China signals shift from gas-powered cars by 2035

Source: By Benjamin Storrow, E&E News reporter • Posted: Sunday, November 8, 2020

Half of Chinese auto sales will need to come from electric vehicles, plug-in hybrids or fuel cells by 2035, according to a new report from the country’s organization of automobile experts. The remaining fossil fuel vehicles will need to be hybrids.

The plan outlined last month by the Society of Automotive Engineers of China, an influential trade group, underlines the commitment of the world’s largest carbon emitter to green its economy, analysts said. In September, President Xi Jinping announced the country would work to eliminate its carbon emissions by 2060.

The impact could also be felt further afield. China is the world’s largest auto market. Major car companies will likely need to adjust their product lines to meet the requirements to sell there, observers said.

“If China does to EVs what it did to solar power and batteries and pushes the cost down, there is a lot of developed and emerging markets in Asia that are oil importers and are very keen to kick the oil habit,” said Lauri Myllyvirta, who tracks Chinese climate policy at the Centre for Research on Energy and Clean Air. “Once the economics catch up, it will be very attractive for many of the emerging countries.”

The plan does not represent official government policy. But the timing of its release does reflect the goals of Xi’s recent climate announcement.

State agencies and bureaucrats are gearing up for the release of China’s next five-year plan, which will govern the country’s industrial policy. The Society of Automotive Engineers of China works closely with Beijing on meeting the government’s goals.

Reuters reported that 95% of the new energy vehicles called for under the plan are expected to be electric.

The climate impacts of the move will likely be muted by China’s reliance on coal, which accounts for 70% of the country’s power generation. The country continues to build coal plants at a rapid clip, sanctioning 48 gigawatts of new planned capacity this year alone.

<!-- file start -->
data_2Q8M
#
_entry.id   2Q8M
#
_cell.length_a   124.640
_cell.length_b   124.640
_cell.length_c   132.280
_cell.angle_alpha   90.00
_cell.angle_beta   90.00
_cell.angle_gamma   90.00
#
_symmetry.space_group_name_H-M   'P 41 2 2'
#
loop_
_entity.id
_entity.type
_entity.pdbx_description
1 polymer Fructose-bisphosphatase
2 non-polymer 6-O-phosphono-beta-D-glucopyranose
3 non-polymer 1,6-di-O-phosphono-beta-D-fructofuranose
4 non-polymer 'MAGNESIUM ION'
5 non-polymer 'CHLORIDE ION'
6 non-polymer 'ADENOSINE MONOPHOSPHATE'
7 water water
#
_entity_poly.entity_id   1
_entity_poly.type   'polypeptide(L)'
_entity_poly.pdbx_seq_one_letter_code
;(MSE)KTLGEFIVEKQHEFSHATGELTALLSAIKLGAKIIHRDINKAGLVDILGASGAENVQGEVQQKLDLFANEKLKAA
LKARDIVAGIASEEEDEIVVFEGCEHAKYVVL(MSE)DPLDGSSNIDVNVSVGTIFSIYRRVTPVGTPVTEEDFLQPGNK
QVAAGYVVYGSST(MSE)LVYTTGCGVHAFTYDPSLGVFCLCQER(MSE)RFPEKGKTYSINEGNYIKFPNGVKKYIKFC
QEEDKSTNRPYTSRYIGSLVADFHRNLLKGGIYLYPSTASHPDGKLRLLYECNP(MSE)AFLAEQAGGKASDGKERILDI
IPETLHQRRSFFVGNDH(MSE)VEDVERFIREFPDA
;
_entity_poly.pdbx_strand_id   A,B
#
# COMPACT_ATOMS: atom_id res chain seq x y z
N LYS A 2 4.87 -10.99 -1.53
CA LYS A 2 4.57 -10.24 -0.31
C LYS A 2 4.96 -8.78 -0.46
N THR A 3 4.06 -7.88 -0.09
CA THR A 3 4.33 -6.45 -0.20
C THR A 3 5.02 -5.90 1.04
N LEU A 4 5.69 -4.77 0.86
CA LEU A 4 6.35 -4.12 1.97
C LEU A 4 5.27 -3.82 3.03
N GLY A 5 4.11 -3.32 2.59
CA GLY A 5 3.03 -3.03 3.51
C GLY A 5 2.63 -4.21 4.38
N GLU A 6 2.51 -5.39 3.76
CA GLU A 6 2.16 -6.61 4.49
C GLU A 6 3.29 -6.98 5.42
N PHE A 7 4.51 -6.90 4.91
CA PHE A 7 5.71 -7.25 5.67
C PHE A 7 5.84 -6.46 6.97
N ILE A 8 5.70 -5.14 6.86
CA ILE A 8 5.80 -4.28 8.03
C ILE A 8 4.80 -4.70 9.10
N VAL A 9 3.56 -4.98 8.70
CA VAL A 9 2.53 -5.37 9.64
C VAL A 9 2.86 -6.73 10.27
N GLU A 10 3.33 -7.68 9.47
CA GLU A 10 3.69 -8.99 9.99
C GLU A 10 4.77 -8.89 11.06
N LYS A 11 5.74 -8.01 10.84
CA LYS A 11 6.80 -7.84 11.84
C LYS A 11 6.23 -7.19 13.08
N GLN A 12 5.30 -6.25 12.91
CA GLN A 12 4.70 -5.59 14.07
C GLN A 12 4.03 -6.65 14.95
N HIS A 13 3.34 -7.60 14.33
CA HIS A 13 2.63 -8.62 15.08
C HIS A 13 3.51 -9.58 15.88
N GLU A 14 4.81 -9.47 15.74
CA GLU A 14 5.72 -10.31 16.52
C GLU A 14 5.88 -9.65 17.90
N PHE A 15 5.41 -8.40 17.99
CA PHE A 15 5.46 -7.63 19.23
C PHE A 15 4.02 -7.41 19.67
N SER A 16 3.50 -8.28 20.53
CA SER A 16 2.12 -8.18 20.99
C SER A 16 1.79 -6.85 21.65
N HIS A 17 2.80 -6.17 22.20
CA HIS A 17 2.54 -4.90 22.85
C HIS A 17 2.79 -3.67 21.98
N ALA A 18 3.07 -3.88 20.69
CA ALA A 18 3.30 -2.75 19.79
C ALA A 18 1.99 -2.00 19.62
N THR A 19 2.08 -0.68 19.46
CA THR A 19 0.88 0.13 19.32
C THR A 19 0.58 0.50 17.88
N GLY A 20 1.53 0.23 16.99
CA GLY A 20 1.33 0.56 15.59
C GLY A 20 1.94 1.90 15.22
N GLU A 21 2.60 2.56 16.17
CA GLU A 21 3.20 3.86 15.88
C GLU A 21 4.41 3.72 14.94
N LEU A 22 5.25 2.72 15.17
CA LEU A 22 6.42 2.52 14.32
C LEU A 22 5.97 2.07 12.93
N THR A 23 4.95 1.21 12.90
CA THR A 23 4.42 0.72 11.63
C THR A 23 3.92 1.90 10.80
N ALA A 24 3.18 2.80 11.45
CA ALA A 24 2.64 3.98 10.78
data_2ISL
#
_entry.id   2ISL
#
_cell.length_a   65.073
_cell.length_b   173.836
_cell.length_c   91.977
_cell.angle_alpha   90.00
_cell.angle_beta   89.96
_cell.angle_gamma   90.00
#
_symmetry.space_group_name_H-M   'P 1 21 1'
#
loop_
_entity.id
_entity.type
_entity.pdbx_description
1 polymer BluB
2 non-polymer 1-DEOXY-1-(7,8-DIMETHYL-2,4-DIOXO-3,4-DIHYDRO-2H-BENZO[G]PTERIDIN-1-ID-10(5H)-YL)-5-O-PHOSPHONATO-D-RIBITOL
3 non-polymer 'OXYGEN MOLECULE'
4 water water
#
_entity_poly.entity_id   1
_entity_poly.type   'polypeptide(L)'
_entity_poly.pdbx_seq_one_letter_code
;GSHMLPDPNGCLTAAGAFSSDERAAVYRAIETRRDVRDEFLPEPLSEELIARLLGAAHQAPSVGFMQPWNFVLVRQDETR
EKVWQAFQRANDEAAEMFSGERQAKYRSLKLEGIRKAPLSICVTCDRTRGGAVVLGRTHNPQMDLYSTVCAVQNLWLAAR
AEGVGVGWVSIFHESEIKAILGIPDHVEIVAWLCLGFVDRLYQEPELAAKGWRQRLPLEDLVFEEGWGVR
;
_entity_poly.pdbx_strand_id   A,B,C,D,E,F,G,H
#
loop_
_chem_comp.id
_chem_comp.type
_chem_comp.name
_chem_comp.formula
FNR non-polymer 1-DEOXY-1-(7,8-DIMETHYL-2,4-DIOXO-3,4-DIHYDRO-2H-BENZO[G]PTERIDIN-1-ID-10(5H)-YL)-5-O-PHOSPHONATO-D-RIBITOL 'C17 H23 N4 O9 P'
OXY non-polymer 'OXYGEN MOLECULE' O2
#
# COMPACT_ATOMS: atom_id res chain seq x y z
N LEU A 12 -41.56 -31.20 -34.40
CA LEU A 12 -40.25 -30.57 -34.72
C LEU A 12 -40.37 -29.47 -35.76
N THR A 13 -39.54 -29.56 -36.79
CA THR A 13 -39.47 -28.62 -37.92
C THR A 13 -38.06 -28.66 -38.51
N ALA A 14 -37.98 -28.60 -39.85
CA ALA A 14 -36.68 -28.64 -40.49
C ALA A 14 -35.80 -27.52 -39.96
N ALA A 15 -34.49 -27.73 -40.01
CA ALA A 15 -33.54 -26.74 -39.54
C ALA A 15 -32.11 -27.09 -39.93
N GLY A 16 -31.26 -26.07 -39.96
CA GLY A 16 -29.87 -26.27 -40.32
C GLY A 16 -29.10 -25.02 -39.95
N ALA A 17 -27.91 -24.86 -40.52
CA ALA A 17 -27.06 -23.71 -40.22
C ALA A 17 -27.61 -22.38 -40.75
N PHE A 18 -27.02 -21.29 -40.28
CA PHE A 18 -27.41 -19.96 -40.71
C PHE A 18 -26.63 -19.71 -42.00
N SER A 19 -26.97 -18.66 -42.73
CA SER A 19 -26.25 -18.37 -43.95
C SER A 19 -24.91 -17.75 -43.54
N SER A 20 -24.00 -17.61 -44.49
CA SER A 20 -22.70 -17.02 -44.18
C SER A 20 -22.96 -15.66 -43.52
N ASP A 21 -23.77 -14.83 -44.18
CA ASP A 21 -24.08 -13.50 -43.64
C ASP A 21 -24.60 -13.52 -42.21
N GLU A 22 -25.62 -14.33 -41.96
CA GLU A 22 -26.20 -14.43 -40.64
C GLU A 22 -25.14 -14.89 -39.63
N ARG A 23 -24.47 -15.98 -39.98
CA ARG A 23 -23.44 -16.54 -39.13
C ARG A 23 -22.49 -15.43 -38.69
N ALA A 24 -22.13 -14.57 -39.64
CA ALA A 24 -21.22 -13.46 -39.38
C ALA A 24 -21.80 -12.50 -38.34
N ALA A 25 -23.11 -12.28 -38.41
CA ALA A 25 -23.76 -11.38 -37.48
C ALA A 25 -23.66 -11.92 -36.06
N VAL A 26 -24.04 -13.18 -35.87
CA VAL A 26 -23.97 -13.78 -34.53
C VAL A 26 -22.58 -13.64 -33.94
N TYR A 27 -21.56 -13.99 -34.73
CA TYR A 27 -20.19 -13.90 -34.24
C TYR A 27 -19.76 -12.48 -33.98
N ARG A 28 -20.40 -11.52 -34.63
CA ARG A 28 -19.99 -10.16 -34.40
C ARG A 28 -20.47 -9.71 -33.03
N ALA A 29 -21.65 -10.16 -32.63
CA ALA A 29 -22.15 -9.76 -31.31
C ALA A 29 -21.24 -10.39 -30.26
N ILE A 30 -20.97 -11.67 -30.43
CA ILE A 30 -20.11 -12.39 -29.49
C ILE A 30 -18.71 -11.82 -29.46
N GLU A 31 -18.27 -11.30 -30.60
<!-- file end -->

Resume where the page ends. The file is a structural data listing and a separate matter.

Coal’s share of Chinese electricity generation is expected to fall to 50% over the next decade, said Kate Larsen, an analyst with the Rhodium Group.

“The pace of China’s near-term commitments to phase down coal and ramp up zero-emission electricity will determine whether the new EV goals contribute to emission reductions,” she said.

In 2019, roughly 70% of Chinese emissions were associated with coal consumption in the power and industrial sector, according to the Global Carbon Project. Oil, by contrast, was responsible for more than 15% of China’s emissions.

But oil emissions have grown at a faster clip in recent years as more people in China have bought cars. Oil emissions, which include consumption from other parts of the economy outside of transportation, grew by 4.2% annually between 2013 and 2018, while coal emissions decreased by 0.8%.

Kelly Sims Gallagher, a professor of energy and environmental policy at Tufts University who studies China, said the plan shows the government is beginning to plan for how to meet its emissions targets.

“This policy could have major implications for future carbon emissions in China, depending on the composition of sources fueling the grid,” she said. “If China’s grid continues to get progressively cleaner, specifically continuing to shift away from coal, an all-EV fleet presents a viable pathway for net-zero emissions by 2060.”